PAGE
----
March 17, 2005
EVANSTON, Ill. -- When Northwestern takes the field this weekend at the Capital Classic in Sacramento, Calif., it will be playing for a little bit more than usual. The Wildcats are dedicating their efforts this weekend to the cause of 14-year-old Molly Sacksteder, who is fighting a much bigger battle -- against leukemia.
Molly Sacksteder is a freshman at Paradise High School in Paradise, Calif., alma mater of Northwestern sophomore Eileen Canney. Sacksteder is currently at the UC Davis Medical Center in Sacramento, about an hour and a half from the fields and courts where she has played softball, soccer, volleyball and basketball.
"Molly is in and out of chemo treatments right now," Canney said. "She is one of the fiercest competitors I know and athletics have always been such a big part of her life, so this has been very hard for her."
Sacksteder played softball both with and against Canney's younger sister, and they have supported each other from the stands.
"I always watched my sister's games and Molly's family came to all of my games," Canney said. "Molly has become a big Northwestern fan and follows the team closely."
Sacksteder's volleyball coach, John Parks, described her in February to the Paradise Post as "a leader who cares a great deal about how others are doing." Now the community is showing Sacksteder just how much they care about her.
Molly's parents have virtually moved to Sacramento to be with her, so the town held a fundraiser last Saturday to support them. More than 800 people attended the event, a turnout that testifies to the effect Sacksteder has had on the town of 50,000. A banner hangs from the scorer's table in the Paradise High School gym, voicing the school's support for her.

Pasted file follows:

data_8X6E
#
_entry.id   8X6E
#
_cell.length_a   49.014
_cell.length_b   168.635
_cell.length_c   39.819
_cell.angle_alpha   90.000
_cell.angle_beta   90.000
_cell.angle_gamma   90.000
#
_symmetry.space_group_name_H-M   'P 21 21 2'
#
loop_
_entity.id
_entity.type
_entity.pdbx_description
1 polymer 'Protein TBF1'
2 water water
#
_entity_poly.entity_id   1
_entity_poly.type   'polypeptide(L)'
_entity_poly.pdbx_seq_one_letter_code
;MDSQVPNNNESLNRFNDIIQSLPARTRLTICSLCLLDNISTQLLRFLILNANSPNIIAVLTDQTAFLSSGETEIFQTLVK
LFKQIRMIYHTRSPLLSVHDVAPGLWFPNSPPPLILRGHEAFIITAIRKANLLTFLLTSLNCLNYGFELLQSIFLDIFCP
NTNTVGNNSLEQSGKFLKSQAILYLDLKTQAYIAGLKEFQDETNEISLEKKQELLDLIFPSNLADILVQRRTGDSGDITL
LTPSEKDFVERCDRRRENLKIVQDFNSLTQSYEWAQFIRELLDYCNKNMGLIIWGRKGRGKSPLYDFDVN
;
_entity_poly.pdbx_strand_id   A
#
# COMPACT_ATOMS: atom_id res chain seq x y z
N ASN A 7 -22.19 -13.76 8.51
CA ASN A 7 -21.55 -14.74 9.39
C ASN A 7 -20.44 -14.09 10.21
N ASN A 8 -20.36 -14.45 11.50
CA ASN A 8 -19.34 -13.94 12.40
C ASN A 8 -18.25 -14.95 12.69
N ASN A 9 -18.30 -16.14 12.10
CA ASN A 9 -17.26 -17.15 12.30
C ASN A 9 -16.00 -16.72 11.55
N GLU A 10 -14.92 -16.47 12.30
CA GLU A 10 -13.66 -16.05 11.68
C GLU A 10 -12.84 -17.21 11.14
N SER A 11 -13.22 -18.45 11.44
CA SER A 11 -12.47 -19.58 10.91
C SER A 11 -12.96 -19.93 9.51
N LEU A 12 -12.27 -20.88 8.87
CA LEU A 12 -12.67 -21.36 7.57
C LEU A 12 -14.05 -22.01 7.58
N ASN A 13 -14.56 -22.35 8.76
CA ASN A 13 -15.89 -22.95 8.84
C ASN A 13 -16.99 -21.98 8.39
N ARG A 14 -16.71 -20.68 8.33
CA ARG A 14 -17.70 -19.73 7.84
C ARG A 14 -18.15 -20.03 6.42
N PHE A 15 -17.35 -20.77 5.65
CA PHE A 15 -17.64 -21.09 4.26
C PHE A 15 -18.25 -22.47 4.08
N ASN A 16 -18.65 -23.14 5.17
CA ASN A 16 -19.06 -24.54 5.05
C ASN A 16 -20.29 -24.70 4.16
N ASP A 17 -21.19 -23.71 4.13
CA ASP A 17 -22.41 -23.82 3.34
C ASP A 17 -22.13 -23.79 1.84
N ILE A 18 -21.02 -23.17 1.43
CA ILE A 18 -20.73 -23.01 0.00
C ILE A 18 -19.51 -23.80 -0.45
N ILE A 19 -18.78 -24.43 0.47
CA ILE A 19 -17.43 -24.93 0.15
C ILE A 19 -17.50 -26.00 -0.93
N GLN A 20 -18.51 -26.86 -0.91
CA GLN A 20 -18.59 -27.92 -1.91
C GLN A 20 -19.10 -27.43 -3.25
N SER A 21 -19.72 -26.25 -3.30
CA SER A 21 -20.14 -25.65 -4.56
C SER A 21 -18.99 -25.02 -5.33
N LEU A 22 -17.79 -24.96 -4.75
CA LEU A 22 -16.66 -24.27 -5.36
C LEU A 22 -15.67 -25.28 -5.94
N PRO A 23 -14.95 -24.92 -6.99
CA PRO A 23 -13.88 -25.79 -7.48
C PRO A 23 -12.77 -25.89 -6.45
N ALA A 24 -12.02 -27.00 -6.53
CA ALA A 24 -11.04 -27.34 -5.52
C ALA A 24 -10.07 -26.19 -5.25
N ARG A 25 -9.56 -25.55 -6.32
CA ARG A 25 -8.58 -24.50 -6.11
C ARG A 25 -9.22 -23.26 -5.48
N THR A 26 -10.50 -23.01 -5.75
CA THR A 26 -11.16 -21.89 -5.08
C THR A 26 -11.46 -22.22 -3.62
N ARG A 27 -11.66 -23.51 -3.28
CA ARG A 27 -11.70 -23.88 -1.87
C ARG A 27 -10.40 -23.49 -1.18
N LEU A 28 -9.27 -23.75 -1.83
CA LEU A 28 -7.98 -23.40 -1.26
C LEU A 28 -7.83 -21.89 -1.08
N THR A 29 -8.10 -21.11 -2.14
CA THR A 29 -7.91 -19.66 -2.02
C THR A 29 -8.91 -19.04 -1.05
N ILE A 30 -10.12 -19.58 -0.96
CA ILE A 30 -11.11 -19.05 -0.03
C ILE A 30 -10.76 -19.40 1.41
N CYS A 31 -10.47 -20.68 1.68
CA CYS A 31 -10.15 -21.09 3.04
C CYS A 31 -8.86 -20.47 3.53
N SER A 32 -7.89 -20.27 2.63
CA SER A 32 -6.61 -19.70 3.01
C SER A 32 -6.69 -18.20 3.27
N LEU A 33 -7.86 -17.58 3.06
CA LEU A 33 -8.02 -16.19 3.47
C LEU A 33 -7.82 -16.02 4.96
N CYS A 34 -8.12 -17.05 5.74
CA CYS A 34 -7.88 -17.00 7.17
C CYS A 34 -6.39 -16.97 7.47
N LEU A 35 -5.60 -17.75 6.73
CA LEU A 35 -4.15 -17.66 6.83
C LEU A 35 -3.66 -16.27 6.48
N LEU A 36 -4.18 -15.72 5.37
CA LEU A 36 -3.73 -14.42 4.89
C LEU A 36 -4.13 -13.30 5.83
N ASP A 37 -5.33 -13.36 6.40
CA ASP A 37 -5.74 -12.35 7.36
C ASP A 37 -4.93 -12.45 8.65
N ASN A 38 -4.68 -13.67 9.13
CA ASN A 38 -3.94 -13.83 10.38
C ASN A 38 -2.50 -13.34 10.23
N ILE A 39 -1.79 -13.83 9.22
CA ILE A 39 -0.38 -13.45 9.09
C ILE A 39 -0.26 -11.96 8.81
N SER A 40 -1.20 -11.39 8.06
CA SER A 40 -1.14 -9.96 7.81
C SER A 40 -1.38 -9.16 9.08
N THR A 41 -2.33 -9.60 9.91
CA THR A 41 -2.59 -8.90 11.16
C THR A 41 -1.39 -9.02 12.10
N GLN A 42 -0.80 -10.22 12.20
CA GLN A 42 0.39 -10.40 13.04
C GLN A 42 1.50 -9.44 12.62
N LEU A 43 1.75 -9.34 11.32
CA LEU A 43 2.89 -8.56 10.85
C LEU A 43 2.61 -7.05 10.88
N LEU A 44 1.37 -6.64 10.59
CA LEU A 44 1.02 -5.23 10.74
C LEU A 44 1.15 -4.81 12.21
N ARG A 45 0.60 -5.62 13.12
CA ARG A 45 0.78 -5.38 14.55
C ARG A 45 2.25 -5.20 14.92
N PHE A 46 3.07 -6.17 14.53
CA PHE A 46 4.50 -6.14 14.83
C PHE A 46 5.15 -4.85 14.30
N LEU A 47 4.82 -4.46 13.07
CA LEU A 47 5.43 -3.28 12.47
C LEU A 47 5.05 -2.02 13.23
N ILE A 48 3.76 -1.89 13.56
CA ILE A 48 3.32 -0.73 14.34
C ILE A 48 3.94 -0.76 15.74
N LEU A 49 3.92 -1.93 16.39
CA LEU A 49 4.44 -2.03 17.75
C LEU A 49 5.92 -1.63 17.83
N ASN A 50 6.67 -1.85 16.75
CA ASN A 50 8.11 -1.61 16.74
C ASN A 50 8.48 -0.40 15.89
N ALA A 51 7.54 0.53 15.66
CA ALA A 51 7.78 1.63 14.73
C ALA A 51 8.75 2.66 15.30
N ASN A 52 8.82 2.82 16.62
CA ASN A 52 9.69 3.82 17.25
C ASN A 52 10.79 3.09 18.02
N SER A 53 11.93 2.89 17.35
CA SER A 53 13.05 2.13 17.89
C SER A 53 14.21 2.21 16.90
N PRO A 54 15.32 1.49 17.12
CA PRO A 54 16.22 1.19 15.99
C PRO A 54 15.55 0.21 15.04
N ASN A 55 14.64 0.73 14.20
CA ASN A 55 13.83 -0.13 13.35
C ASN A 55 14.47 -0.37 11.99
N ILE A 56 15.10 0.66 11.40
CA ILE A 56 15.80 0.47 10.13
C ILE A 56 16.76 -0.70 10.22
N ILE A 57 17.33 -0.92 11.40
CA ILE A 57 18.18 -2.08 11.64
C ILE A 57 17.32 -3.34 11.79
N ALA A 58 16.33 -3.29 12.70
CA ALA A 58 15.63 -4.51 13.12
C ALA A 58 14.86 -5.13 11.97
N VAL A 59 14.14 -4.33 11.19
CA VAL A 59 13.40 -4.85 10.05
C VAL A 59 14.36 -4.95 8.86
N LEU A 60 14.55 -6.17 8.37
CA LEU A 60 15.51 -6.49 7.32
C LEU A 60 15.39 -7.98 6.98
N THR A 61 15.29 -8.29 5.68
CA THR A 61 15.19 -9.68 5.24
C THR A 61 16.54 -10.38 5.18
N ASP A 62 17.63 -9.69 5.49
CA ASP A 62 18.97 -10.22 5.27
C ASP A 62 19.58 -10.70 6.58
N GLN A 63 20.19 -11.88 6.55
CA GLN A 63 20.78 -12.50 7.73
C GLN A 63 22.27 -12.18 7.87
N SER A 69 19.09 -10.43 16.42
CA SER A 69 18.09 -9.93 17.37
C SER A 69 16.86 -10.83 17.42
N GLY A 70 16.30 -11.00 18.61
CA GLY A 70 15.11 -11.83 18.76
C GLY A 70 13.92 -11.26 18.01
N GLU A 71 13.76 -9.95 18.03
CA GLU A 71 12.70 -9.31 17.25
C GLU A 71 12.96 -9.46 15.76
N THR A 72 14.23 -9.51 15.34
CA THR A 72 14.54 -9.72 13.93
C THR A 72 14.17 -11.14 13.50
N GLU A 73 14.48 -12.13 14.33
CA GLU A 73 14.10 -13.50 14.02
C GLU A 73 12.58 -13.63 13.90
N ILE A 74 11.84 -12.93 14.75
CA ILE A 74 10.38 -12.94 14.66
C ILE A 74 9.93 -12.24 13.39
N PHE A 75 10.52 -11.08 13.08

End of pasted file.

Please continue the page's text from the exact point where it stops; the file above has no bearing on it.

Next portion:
With NU scheduled to be in Sacramento, Canney wanted a way to show the Wildcats are behind Sacksteder, too. So Northwestern's play at the Capital Classic will serve as a tribute to her battle, and the team will visit her in the hospital.
"The power and determination she uses to defeat opponents in sports, we are now using that to defeat leukemia," Molly's mother, Carey, told the Post. The Wildcats hope to display just a little of the courage Molly has on the diamond this weekend.
With so many people in Paradise involved in Sacksteder's fight, Canney rallied her teammates and coaches to the cause as well. "I wanted to find a way to do something meaningful for her," Canney said.